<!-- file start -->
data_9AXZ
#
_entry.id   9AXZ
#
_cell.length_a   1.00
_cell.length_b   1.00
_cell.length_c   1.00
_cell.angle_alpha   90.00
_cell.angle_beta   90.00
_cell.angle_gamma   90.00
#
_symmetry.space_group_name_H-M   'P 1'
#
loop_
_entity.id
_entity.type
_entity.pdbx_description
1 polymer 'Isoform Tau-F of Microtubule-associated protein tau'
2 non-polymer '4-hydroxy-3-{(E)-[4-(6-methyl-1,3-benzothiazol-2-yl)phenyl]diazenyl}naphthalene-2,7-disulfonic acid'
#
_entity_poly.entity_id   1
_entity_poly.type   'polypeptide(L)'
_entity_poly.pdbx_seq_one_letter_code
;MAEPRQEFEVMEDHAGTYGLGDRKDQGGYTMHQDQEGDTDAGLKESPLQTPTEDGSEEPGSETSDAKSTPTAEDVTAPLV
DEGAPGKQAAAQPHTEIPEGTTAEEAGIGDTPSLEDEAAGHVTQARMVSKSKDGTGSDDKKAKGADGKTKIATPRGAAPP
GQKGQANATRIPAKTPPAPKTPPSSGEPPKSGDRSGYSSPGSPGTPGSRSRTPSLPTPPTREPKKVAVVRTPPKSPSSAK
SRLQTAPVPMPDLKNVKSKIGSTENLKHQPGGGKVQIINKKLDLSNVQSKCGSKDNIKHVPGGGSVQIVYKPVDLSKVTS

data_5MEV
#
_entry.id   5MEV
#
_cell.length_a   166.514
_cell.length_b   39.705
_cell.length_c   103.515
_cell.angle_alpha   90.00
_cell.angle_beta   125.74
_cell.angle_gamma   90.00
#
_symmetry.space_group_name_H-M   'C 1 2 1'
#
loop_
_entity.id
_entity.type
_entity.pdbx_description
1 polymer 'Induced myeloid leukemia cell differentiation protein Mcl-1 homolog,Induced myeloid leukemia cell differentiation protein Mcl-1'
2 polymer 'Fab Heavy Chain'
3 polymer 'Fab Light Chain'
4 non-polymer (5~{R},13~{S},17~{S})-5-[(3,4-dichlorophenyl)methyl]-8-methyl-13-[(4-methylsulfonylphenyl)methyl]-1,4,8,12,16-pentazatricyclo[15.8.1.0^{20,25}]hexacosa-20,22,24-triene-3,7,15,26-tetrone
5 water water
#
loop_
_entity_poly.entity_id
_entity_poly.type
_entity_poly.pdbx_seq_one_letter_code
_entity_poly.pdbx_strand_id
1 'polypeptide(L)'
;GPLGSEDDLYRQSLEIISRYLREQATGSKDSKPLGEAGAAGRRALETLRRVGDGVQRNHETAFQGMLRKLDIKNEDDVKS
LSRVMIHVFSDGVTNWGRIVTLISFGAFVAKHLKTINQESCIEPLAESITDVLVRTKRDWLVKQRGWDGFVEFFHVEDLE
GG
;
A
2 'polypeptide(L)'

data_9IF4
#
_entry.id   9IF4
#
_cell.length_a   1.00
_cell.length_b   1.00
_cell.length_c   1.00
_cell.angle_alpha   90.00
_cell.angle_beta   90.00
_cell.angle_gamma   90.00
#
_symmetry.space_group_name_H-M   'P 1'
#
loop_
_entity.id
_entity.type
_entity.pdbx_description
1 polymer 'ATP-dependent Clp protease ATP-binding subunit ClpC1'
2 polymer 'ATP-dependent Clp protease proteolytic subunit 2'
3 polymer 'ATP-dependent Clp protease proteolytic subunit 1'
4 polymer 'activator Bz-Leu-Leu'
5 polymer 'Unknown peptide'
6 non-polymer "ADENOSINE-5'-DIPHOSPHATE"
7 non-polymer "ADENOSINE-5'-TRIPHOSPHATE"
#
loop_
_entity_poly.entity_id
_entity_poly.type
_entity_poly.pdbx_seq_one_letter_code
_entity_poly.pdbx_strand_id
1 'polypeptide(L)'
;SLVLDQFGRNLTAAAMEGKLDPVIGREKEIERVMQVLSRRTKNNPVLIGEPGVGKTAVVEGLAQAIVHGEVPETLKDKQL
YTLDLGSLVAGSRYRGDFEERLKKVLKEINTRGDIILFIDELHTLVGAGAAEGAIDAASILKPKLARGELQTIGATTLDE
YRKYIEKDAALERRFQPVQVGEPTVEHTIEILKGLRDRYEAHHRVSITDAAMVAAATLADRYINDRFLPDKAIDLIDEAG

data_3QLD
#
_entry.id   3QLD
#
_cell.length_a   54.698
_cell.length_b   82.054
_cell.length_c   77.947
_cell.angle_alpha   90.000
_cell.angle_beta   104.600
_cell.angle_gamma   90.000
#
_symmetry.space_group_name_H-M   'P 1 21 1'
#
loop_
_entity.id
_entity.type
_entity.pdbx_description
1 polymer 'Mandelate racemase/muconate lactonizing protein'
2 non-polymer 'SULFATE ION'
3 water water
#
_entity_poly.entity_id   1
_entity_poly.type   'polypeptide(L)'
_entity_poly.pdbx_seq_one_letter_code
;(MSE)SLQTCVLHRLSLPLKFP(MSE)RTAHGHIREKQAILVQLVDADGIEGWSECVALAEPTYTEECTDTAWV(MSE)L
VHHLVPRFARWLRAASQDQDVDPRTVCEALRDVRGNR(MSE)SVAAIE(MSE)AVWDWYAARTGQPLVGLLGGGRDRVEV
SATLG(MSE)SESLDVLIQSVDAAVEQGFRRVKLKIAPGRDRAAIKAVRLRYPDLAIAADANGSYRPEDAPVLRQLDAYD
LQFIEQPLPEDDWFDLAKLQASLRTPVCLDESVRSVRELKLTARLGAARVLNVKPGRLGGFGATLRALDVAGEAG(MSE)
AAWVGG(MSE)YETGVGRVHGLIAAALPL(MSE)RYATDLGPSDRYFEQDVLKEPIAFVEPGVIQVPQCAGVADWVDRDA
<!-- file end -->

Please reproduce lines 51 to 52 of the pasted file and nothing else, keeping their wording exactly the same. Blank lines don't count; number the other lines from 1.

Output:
loop_
_entity_poly.entity_id